All The King’s Men (1949)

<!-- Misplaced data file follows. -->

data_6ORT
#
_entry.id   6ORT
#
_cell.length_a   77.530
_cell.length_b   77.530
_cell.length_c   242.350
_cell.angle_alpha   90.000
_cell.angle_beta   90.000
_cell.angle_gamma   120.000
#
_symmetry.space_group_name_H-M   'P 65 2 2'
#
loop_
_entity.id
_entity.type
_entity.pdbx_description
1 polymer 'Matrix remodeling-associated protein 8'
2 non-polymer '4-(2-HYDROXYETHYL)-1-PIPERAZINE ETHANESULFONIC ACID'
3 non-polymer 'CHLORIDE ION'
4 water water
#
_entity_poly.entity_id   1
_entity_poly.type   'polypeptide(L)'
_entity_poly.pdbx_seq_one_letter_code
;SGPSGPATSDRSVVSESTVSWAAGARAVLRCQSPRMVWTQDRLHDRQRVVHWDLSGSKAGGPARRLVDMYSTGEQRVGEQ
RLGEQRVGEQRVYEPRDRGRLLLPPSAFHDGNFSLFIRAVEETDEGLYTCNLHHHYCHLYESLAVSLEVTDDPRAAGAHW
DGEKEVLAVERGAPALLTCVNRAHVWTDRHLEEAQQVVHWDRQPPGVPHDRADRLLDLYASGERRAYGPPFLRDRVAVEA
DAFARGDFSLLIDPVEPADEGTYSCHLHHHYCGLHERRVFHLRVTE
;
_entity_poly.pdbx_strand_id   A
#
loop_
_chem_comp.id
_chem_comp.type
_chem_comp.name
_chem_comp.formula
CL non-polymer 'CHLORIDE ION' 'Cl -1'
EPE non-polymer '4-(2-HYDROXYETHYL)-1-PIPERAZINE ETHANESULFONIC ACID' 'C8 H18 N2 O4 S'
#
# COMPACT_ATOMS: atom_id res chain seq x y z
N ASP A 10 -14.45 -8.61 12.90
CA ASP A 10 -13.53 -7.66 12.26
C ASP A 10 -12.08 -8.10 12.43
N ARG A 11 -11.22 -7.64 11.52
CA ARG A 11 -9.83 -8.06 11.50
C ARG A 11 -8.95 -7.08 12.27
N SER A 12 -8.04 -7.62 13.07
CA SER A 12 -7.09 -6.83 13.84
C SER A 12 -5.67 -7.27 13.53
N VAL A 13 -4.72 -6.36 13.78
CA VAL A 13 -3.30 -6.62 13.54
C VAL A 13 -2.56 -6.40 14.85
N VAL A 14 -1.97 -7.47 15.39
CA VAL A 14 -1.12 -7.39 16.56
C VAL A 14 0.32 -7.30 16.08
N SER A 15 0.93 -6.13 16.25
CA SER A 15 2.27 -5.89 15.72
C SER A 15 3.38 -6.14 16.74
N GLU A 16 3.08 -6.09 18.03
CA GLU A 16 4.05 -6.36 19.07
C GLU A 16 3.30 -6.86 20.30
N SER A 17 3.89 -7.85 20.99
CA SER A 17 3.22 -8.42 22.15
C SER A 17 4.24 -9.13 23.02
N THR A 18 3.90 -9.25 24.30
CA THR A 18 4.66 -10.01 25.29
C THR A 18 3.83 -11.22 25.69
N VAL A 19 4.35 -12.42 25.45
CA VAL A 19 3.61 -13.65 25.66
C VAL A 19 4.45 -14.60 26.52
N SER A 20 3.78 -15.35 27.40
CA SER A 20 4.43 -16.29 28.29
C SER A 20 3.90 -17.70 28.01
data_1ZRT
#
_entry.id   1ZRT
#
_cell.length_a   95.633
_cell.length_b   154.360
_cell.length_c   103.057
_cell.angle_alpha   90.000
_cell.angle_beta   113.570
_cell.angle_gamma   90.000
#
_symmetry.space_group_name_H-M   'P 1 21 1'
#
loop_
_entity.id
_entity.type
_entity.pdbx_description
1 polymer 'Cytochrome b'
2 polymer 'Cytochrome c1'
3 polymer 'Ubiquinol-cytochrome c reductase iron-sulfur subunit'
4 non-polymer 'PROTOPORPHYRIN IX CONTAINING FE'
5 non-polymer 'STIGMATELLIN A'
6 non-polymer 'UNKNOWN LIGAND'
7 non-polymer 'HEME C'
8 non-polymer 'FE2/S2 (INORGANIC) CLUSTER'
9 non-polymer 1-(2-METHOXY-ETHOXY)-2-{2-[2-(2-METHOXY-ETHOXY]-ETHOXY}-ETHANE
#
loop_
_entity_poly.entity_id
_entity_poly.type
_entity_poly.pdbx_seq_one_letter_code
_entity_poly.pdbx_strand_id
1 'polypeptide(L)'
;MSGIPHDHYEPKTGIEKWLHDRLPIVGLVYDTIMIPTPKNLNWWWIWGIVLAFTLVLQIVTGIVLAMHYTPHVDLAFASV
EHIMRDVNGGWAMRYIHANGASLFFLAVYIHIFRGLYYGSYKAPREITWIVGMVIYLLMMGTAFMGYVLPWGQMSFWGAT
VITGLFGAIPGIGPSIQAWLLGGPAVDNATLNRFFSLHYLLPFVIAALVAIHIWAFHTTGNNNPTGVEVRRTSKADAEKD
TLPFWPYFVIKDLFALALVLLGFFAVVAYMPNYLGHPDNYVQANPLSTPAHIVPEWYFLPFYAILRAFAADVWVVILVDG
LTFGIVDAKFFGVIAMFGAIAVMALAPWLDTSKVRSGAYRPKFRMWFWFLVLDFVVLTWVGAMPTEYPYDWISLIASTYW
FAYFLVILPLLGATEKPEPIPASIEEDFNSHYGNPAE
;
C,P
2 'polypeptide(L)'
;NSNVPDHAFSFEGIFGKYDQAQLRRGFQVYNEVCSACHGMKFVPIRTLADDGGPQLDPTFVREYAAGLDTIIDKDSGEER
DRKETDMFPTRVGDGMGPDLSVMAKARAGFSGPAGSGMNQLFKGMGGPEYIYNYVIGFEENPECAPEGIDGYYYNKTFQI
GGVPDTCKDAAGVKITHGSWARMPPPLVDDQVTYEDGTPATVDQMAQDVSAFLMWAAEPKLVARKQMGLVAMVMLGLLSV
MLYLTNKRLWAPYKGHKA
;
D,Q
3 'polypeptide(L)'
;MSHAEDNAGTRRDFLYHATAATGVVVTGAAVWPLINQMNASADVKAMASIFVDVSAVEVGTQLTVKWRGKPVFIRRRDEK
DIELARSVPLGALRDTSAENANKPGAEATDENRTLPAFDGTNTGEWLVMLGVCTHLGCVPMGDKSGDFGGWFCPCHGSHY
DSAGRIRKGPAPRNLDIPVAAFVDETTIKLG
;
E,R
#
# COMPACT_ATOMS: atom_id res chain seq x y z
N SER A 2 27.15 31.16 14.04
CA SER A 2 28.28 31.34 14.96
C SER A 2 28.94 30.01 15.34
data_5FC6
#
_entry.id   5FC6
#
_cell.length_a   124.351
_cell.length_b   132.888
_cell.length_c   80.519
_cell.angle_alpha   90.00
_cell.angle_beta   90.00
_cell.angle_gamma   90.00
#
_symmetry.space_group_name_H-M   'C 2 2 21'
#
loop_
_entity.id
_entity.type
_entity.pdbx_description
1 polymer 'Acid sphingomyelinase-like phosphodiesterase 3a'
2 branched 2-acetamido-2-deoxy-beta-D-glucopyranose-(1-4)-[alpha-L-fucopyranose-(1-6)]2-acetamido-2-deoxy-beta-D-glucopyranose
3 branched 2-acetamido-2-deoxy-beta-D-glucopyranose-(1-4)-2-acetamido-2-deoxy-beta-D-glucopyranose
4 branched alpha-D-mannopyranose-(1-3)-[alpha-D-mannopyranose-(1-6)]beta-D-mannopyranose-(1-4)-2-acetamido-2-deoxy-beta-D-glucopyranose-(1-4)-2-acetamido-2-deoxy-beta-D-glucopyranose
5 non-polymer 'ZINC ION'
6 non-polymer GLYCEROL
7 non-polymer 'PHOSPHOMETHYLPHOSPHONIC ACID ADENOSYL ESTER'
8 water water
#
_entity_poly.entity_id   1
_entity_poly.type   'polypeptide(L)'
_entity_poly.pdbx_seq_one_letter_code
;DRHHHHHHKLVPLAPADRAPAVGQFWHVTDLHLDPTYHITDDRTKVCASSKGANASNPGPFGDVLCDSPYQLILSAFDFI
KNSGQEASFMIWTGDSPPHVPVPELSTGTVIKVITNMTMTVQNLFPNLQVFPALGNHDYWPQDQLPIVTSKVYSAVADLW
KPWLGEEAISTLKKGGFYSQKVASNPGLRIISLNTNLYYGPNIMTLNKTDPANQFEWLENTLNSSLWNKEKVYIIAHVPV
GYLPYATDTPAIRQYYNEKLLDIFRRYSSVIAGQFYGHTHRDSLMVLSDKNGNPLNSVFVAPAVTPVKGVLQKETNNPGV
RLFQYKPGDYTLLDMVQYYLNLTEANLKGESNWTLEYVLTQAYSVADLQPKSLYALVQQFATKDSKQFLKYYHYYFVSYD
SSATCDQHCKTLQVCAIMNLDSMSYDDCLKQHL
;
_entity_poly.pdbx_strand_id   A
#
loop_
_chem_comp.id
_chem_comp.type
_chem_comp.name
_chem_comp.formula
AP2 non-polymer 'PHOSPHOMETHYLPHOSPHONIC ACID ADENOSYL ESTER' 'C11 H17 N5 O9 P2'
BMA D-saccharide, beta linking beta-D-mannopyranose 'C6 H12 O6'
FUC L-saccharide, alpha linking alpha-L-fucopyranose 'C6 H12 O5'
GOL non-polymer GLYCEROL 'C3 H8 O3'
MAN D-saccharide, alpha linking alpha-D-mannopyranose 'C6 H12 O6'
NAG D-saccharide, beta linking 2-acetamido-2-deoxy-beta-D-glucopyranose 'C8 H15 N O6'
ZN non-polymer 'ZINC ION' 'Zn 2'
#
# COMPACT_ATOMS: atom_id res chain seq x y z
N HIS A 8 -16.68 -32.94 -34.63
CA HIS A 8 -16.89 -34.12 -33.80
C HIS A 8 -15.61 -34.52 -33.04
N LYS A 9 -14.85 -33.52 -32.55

(On Cable TV, February 2018) Americans have a long history of examining their political system through popular entertainment, and All the King’s Men (an adaptation of a popular 1940s novel) endures even today given its subject matter, tragic arc and acknowledgment of how power corrupts. The tale of how an idealistic lawyer becomes a corrupt governor, as narrated by a journalist turned political operative, this is a story that stands on its own in addition to being a roman-à-clé about Louisiana governor Huey Long. It spans decades, charting corruption as it transforms the protagonist of the story. It’s a clear-eyed view of the political system that still holds a lot of resonance today, and it’s told well enough to still be interesting. Some of the montage sequences have a very modern feel (the film was nominated for an editing Oscar), supported by clever cinematography that goes from pastoral to noir as the mood of the story changes. Broderick Crawford is very good as the character at the centre of the story, equally credible as a young populist and as an older corrupt politician. Writer/director Robert Rossen does spectacular work transforming a novel in a solid movie (although we’re told that merciless editing saved the film), with good supporting work by Mercedes McCambridge (as the dour yet lovelorn Sadie) and John Ireland as the self-effacing viewpoint character. All the King’s Men was remade in 2006 but the remake, despite very polished visuals and an astonishing ensemble cast, doesn’t quite manage to capture the energy of the original.

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